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View synonyms for echelon

echelon

[ esh-uh-lon ]

noun

  1. a level of command, authority, or rank:

    After years of service, she is now in the upper echelon of city officials.

    Synonyms: standing, class, position, rung, tier, row, office, grade, authority, hierarchy, rank, place

  2. a level of worthiness, achievement, or reputation:

    studying hard to get into one of the top echelon colleges.

    Synonyms: tier, position, degree

  3. Military. a formation of troops, ships, airplanes, etc., in which groups of soldiers or individual vehicles or craft are arranged in parallel lines, either with each line extending to the right of the one in front right echelon or with each line extending to the left of the one in front left echelon, so that the whole presents the appearance of steps.
  4. Military. one of the groups of a formation so arranged.
  5. Archaic. any structure or group of structures arranged in a steplike form.
  6. Also called echelon grating. Spectroscopy. a diffraction grating that is used in the resolution of fine structure lines and consists of a series of plates of equal thickness stacked in staircase fashion.


verb (used with or without object)

  1. to form in an echelon.

echelon

/ ˈɛʃəˌlɒn /

noun

  1. a level of command, responsibility, etc (esp in the phrase the upper echelons )
  2. military
    1. a formation in which units follow one another but are offset sufficiently to allow each unit a line of fire ahead
    2. a group formed in this way
  3. physics a type of diffraction grating used in spectroscopy consisting of a series of plates of equal thickness arranged stepwise with a constant offset


verb

  1. to assemble in echelon
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Other Words From

  • ech·e·lon·ment noun
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Word History and Origins

Origin of echelon1

First recorded in 1790–1800; from French échelon, originally “rung of a ladder,” from Old French eschelon, equivalent to esch(i)ele “ladder” (from Latin scāla + -on noun suffix; scale 3 )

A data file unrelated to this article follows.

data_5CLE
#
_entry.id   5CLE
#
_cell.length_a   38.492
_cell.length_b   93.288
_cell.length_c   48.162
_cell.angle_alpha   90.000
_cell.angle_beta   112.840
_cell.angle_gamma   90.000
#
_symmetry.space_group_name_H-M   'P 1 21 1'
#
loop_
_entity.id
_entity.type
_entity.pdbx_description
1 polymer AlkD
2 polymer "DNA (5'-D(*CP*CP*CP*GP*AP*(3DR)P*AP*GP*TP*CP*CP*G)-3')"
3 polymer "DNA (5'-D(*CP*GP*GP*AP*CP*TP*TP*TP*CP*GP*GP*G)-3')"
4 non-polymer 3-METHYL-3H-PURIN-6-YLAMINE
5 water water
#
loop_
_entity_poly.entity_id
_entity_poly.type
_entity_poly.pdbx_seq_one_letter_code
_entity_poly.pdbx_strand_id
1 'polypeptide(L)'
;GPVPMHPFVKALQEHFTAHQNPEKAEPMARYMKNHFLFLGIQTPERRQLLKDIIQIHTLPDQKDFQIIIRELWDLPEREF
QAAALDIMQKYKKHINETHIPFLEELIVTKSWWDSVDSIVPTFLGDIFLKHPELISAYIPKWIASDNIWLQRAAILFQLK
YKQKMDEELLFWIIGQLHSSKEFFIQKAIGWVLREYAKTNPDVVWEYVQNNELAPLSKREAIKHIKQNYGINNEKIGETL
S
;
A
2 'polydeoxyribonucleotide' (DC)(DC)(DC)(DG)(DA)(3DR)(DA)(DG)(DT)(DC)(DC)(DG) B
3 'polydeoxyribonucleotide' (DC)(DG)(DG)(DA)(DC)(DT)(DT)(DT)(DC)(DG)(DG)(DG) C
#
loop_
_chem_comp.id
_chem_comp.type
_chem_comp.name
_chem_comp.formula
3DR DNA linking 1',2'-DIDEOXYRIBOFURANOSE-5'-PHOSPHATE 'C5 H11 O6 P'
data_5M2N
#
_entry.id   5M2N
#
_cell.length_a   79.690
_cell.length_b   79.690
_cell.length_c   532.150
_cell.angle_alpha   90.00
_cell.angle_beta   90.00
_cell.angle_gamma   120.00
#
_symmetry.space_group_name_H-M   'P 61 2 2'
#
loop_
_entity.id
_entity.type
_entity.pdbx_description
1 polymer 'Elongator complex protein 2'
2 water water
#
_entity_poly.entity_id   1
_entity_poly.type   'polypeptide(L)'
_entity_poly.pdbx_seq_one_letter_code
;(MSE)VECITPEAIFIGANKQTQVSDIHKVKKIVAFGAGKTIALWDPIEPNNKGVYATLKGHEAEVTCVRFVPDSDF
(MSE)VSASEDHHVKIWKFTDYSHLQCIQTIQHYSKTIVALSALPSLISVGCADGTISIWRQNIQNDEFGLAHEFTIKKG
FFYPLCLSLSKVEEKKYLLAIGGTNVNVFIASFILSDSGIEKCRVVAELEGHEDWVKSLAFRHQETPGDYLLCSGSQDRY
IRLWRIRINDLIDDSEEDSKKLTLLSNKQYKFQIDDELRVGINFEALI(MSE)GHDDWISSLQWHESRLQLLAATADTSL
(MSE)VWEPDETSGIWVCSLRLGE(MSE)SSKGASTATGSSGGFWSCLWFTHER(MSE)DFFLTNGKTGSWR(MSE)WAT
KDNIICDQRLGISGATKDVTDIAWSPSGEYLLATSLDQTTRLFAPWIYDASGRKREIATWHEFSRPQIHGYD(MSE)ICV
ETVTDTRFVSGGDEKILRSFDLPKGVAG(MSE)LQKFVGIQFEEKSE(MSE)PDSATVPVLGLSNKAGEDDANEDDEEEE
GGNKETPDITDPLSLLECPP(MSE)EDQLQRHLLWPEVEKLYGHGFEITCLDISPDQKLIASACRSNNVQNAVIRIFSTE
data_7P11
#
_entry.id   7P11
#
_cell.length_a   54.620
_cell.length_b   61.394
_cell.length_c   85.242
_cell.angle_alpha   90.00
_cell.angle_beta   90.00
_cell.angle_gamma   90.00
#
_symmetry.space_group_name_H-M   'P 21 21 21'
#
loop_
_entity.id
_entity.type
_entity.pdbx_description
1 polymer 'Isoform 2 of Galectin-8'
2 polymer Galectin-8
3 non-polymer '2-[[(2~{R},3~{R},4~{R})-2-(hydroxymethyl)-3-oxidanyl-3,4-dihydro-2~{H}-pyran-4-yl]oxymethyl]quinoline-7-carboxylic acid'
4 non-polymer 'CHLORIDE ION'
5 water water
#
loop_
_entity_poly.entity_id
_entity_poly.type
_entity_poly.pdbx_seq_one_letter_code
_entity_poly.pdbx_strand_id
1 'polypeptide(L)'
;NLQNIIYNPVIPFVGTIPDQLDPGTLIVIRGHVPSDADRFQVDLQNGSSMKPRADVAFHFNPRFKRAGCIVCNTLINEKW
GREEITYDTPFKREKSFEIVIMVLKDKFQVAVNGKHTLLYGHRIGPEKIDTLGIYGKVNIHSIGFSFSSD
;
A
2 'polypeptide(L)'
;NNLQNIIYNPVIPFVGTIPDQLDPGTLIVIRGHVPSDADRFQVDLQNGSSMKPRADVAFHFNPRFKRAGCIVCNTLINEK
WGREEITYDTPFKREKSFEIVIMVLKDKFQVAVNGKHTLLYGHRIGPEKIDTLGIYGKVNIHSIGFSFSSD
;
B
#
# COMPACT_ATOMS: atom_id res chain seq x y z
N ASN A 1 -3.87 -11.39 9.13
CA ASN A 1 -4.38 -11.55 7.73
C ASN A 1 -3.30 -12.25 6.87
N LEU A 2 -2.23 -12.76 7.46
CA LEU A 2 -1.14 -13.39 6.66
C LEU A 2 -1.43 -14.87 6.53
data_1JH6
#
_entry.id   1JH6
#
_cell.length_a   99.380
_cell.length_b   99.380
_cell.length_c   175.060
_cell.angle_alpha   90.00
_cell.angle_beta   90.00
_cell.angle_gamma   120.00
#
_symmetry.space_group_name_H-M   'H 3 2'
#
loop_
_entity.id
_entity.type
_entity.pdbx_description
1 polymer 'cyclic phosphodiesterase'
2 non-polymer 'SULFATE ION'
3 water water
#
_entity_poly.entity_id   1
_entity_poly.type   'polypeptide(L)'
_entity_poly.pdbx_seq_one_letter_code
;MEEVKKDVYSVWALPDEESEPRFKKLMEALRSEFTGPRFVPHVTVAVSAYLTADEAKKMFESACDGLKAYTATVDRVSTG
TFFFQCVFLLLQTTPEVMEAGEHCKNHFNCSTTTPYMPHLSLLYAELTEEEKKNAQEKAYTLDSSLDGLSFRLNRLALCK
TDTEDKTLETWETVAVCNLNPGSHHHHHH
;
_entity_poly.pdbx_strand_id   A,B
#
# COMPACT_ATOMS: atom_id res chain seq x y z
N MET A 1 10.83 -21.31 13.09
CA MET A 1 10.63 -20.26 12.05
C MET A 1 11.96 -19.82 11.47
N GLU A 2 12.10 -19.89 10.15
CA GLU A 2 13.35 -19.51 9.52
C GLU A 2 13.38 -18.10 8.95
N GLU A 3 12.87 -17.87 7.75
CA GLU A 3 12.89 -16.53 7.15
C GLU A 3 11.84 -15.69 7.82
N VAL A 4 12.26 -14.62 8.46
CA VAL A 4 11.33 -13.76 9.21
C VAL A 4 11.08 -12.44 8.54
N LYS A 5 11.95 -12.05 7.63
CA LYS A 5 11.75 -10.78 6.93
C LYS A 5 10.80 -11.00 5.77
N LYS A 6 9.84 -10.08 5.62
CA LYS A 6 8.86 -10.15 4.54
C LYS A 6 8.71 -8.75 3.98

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Word History and Origins

Origin of echelon1

C18: from French échelon, literally: rung of a ladder, from Old French eschiele ladder, from Latin scāla; see scale ³
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Example Sentences

Baron has worked in the upper echelons of newsrooms throughout his career.

Arguably, the more truly premium stuff that gets produced by Hollywood for streaming — in other words, the more these services represent the higher echelon of Hollywood — the better it is for us.

From Digiday

The industry commonly recycles ideas, and designers from its lowest ranks to its upper echelons look to the past for tomorrow’s concepts.

From Quartz

At the upper echelons of the sport, where every move counts, there’s pressure on athletes to do all they can to make themselves stronger, while also getting smaller and lighter.

The highest echelon of TikTokers can charge up to $200,000 per post, but those who have follower counts in the range of 1 million to 5 million typically charge between $5,000 and $15,000.

From Vox

Are you allowed to write about battle from the rear echelon?

The film is going to be a huge critical and commercial hit, vaulting Stoller into the upper echelon of Hollywood comedy directors.

Mississippi also moves out of the lower echelon solidly improving to 41st from 46th on its rock-bottom costs.

To Connolly and Morris, Bulger was a TE, or top-echelon informant, the highest designation in the Bureau for a snitch.

But as part of that top echelon of defense officials, Diskin participated in almost all the meetings where Iran was discussed.

They did a lazy circle of the room, swung into an echelon and performed a slow chandelle, before dropping into Bobby's hand.

I couldn't quite see the stratified society outlined by Scholar Phelps as holding a position open for her in the top echelon.

The cuirassiers getting into line first, charged at once, the 16th following in echelon.

Portions of his forces were arranged in echelon in some of his other battles.

I ordered him to wheel his brigades to the left, to advance in echelon, and to catch the enemy in flank.

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